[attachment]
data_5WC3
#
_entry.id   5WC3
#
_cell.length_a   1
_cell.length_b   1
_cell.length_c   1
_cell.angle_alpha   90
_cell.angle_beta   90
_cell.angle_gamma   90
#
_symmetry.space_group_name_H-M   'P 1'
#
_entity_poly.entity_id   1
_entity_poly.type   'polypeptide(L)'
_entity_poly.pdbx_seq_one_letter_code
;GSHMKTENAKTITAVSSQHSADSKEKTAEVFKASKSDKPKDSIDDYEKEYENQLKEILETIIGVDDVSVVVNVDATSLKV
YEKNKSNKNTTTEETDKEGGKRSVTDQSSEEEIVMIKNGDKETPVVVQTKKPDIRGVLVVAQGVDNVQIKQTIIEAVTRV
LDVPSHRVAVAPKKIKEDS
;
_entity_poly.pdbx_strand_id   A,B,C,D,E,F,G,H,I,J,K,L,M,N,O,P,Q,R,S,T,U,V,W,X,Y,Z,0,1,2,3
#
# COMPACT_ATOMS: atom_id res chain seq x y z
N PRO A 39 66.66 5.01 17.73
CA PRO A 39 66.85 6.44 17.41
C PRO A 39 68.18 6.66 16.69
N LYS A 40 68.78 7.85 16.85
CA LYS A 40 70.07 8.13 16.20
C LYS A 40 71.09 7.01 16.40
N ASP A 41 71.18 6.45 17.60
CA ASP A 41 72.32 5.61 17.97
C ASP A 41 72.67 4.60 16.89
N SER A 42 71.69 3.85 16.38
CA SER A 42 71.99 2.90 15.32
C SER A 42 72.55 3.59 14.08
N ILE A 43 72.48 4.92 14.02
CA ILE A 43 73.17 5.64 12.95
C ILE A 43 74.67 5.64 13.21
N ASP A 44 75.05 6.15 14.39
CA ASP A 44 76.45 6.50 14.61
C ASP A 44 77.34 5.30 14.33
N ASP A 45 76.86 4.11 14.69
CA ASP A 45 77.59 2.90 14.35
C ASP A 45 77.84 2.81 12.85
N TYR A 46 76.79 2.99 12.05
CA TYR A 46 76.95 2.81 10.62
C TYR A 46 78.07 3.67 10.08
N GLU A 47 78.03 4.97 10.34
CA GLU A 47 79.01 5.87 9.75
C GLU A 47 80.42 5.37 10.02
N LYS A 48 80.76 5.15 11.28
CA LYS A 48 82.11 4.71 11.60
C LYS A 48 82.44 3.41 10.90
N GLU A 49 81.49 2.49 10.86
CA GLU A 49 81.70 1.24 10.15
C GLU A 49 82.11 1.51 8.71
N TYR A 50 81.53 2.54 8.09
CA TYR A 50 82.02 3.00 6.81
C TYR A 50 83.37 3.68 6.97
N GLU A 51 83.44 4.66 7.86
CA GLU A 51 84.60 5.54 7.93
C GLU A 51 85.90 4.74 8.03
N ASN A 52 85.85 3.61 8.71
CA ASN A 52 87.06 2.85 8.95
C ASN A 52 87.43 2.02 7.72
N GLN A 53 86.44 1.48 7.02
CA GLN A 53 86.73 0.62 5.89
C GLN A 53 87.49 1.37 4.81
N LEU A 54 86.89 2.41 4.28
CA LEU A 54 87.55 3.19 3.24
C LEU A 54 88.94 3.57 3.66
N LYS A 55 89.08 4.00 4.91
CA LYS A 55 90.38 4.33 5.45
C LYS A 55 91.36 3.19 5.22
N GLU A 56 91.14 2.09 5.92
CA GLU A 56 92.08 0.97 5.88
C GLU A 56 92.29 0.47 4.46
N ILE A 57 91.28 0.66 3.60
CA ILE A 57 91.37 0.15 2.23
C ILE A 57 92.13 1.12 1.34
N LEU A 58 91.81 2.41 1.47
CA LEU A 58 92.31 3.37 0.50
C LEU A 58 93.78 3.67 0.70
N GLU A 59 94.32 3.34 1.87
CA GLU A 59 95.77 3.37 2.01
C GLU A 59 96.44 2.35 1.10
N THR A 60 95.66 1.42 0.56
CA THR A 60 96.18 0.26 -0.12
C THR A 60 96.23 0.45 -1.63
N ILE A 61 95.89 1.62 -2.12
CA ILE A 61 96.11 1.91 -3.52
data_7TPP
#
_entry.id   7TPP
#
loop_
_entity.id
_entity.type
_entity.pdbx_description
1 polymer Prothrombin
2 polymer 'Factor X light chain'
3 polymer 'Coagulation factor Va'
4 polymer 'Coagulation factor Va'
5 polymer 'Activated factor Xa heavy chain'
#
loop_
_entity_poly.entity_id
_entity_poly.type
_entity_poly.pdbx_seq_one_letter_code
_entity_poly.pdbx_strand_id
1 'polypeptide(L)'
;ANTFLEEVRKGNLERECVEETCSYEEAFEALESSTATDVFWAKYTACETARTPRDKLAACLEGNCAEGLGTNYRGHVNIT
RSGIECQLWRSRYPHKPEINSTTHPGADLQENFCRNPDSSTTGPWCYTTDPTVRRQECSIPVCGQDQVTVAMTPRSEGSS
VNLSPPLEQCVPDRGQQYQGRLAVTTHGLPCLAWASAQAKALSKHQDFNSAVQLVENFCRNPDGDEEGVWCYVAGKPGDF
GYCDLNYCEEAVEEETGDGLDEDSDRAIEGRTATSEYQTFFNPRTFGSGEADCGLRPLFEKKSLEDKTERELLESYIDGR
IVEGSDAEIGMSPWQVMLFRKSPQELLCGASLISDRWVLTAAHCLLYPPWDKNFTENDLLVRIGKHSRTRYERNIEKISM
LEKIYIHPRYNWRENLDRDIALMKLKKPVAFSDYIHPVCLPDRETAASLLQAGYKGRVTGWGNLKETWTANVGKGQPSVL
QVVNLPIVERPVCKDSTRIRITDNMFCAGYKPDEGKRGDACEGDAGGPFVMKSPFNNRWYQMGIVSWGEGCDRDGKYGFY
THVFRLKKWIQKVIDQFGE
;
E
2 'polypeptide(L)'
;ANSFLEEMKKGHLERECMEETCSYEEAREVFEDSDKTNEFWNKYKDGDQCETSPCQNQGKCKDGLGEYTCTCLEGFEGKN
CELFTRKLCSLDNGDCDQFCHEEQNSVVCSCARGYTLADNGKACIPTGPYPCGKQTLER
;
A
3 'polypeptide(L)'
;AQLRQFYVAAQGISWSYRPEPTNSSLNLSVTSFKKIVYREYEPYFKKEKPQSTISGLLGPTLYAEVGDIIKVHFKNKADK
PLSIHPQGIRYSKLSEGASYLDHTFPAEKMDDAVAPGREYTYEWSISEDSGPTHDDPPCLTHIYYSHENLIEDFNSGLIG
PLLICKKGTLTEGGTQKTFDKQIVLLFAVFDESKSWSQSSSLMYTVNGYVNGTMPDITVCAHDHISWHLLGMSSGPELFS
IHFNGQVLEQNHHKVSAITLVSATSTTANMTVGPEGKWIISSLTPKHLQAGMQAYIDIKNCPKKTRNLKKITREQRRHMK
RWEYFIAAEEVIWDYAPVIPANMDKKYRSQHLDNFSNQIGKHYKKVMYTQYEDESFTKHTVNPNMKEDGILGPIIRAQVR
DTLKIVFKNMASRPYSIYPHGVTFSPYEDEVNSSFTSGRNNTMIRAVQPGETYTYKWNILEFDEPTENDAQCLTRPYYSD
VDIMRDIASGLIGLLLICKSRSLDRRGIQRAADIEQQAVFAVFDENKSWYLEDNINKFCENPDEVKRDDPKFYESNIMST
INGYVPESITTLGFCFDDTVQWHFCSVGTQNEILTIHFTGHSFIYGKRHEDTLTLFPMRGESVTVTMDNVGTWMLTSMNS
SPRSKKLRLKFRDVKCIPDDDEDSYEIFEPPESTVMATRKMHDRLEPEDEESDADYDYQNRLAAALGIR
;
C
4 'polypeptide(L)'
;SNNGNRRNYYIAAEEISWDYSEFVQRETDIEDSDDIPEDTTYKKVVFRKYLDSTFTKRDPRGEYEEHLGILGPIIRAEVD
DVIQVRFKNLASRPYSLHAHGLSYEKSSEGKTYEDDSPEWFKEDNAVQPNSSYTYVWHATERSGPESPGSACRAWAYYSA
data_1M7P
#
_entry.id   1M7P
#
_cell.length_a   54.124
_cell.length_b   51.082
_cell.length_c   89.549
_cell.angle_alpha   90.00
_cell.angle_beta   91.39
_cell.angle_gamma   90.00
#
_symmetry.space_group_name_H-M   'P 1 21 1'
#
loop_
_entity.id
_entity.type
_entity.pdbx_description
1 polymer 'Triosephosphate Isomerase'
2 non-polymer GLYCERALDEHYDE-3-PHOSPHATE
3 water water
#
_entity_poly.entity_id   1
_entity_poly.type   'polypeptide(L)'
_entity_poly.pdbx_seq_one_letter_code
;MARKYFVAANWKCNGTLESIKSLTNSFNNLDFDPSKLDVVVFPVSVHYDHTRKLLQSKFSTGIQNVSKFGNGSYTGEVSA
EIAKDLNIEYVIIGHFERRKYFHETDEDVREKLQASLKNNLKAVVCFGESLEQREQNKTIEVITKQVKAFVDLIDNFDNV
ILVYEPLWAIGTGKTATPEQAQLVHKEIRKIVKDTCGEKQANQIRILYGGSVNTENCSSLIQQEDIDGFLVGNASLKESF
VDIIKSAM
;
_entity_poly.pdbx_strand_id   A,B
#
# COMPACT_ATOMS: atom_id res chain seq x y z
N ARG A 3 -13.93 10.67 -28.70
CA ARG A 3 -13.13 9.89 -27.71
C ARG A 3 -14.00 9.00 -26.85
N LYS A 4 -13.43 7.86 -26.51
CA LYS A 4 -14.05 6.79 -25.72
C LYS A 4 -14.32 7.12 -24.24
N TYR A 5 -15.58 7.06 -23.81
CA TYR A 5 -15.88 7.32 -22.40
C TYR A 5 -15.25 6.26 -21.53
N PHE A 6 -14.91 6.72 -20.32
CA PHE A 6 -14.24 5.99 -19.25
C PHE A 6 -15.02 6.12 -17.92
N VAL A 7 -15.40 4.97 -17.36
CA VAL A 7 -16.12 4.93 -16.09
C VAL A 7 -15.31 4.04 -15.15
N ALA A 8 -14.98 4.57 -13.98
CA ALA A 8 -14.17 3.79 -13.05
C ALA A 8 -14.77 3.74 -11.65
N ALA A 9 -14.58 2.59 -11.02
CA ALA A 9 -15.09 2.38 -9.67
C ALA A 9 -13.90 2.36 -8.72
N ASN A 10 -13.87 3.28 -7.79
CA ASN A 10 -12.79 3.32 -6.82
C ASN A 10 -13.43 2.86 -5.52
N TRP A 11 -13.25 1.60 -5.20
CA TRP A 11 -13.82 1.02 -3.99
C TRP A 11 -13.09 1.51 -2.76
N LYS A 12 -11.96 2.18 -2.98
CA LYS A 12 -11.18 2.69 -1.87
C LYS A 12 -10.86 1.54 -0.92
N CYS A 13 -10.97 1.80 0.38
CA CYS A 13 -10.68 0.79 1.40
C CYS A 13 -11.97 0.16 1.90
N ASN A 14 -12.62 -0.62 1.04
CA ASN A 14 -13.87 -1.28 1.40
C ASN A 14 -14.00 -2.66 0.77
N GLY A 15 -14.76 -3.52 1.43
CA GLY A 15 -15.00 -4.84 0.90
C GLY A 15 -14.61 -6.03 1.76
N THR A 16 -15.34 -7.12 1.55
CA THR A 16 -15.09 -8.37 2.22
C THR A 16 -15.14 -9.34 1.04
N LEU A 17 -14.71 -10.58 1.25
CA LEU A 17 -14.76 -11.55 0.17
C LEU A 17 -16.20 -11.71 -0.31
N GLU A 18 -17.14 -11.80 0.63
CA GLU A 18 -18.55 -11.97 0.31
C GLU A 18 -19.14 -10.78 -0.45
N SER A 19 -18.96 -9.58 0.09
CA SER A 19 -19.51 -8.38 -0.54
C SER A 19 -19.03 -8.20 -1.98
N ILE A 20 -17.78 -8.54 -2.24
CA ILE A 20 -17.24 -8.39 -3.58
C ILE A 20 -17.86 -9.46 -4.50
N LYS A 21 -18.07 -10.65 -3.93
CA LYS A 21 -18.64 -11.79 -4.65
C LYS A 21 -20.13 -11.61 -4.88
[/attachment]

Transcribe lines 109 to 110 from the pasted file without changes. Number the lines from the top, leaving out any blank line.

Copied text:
_entity_poly.pdbx_seq_one_letter_code
_entity_poly.pdbx_strand_id